In these situations don’t simply say ‘Thank you’. If you say ‘thank you’ it will give the Chinese the assumption that you really think you speak very well.
The best answer to give is ‘my Mandarin skills are poor’ or ‘no, no, I don’t speak well’.
If you are planning a trip to Asia but you aren’t sure when to come, avoid coming between May and August. It is not because it is hot, it is because it is indeed too humid.
When you arrive and get off the plane you will promptly feel the humidity and you will never forget that soft and warm puff of humidity on your face for the rest of your life.
Well, in Europe is also hot but bearable because there isn’t almost any humidity. The period between September and December is the best time to come to Asia, you will feel very comfortable, just like in Quebec, Canada, where part of this period, the so-called “Indian Summer” is the best time to visit.
As a Malaysian, no visa required.
Visas are required by all visitors except:
a) Residents of Macau;
b) Nationals of Andorra, Austria, Belgium, Brazil, Bulgaria, Cape Verde, Croatia, Czech, Cyprus, Denmark, Dominica, Egypt, Estonia, Finland, France, Germany, Greece, Hungary, Iceland, Ireland, Israel, Italy, Japan, Latvia, Lebanon, Lithuania, Luxembourg, Mali, Malta, Mongolia, Netherlands, Norway, Poland, Portugal, Romania, Slovak, Slovenia, South Korea, Spain, Sweden, Tanzania and the United Kingdom(6 months) for a stay up to 90 days;
c) Nationals of Australia, Canada, Chile, India, Indonesia, Kiribati, Liechtenstein, Malaysia, Mexico, Monaco, Namibia, New Zealand, Philippines, Samoa, Seychelles, Singapore, South Africa, Switzerland, Thailand, Turkey, the United States of America and Uruguay for a stay up to 30 days;
d) Nationals of China with valid Macau entry/depart documents, including residents of Mainland China, Hong Kong, Taiwan and overseas Chinese for a stay of up to 30 days;
e) The "Hong Kong Identity Card", "Hong Kong Permanent Identity Card" or "Hong Kong Reentry Permit" holders may stay in Macau for a maximum period of one year.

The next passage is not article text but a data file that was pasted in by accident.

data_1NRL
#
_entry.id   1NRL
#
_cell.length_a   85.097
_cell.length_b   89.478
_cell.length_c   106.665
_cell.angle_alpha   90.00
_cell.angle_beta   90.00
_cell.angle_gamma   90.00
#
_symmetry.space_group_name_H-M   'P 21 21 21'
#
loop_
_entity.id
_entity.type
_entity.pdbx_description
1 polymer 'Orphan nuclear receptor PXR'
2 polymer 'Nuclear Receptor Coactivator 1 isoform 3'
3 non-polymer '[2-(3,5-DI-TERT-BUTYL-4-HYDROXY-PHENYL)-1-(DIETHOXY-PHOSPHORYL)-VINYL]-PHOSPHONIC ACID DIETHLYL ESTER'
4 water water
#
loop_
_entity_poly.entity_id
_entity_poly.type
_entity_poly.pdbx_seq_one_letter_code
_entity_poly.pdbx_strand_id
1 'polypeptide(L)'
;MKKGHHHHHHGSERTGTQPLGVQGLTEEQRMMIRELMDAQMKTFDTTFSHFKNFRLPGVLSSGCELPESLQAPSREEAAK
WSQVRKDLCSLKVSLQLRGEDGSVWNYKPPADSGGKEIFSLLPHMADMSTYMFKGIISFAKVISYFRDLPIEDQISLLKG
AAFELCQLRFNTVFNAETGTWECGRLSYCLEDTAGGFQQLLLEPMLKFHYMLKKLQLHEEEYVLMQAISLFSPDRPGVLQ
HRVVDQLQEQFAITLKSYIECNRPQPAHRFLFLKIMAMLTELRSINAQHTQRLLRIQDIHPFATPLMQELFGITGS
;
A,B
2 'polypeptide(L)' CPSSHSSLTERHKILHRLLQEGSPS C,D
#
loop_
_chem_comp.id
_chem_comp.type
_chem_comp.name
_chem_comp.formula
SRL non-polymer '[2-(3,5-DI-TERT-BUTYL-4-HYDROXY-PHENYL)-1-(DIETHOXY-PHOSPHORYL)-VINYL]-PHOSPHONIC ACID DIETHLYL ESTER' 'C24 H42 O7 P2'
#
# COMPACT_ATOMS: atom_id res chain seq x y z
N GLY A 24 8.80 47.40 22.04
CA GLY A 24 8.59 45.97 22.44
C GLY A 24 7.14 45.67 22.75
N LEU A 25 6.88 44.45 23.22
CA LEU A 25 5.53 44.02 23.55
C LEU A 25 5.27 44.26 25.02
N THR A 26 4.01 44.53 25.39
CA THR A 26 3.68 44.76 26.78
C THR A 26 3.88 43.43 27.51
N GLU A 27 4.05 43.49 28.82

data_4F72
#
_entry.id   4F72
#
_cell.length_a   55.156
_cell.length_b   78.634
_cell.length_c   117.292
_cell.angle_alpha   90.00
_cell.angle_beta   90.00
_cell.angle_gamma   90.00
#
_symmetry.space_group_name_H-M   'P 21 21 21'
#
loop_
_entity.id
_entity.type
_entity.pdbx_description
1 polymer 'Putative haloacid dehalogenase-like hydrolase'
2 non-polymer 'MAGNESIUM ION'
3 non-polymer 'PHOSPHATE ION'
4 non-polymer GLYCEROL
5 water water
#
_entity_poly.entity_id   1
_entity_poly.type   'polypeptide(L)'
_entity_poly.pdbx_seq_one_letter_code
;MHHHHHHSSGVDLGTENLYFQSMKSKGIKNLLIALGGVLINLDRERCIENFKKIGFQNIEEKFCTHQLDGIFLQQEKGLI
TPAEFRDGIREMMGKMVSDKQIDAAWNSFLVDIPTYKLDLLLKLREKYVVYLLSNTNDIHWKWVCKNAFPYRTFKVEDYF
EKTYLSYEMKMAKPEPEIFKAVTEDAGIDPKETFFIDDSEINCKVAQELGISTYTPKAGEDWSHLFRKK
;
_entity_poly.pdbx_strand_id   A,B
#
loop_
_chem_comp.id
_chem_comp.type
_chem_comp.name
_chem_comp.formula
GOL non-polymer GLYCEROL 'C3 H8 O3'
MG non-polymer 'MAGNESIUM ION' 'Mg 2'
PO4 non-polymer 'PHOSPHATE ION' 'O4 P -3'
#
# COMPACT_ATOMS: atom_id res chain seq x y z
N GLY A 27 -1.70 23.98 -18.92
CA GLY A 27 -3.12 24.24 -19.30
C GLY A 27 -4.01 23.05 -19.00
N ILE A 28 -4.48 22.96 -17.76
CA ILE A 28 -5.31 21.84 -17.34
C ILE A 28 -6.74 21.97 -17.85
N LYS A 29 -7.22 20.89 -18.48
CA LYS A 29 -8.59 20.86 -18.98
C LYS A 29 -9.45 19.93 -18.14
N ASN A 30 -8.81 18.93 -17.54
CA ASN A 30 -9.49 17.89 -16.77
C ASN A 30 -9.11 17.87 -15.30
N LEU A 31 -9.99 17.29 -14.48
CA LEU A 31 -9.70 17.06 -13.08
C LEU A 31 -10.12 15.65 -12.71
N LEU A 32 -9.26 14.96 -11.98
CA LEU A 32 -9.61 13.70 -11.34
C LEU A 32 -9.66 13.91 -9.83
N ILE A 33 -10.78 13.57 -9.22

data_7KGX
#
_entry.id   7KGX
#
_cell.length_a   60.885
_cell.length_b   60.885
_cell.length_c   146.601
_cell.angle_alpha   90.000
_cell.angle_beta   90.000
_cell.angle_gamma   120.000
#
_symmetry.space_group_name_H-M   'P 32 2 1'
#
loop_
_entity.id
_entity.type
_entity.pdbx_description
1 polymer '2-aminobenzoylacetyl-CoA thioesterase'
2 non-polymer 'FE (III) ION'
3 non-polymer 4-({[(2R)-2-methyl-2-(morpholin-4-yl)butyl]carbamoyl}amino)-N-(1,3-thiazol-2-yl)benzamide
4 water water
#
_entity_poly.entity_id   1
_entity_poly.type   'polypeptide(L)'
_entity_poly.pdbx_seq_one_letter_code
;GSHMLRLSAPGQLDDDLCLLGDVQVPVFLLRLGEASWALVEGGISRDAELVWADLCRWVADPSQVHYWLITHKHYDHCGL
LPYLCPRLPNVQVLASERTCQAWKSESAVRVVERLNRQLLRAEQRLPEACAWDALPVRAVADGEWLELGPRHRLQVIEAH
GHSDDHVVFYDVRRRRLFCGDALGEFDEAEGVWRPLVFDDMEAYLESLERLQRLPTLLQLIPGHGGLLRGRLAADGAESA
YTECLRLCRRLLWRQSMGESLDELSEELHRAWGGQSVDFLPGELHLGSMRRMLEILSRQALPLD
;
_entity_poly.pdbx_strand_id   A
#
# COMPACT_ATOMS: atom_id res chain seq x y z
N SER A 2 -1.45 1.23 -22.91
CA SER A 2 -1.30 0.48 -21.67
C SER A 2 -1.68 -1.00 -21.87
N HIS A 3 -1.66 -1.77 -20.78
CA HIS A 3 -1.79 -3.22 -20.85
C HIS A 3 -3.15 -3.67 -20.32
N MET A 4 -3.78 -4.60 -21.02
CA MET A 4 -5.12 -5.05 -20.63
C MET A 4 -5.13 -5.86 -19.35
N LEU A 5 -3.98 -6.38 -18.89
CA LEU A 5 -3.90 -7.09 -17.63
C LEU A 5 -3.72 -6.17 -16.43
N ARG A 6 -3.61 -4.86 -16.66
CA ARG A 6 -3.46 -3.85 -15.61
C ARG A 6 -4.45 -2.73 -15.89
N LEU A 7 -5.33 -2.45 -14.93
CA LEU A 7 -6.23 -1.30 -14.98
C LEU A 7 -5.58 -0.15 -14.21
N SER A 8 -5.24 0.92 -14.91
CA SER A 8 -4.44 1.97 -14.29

Myself and The Family has Recently Travel to Macau for a nice two days Trips Early this year.
First we walked to the ruin St. Paul's Church, Just for a quick Checking out since is the Famous Landmake in Macau. After it we Walking up to the Monte Fort (Fort Hill) for another Quick Tour and we have meet a DOG Called A FUK at the Monte Forte(Also Have Photo taken Of A FUk), then we Left to eat At Dumbo for Dinner. The Price of the Food in Macau is No longer as cheap as Couple of year Ago, Is Getting expensive. After Dinner, We Went to all the Famous Casino In Macau, just to get our Money back For the Trip From Mr Ho(King of Gamble). And We did! We Got 3x more of our Travel Money back from the Casino. Next morning we went to The New Fisherman's harbor(The New Theme Park) Basically you can Avoid going to The Fisher's man Harbor, Since Many Trill Ride is Out of Order, due to Many People who Suffer Broken Ribs after being on the ride. After that we Left Macau
Favorite thing: I loved the Lou Lim Ieoc Gardens...it was a really nice place to stop and relax for a while and we got to explore the wonderful surroundings... Everywhere we walked in the gardens we found cute little 'fairy' picnic holes...they had tiny seats & tables hidden away in the various plants/trees.
Rua do Visconde Paco de Arcos, Macau, Macau Region, China
Good for: Couples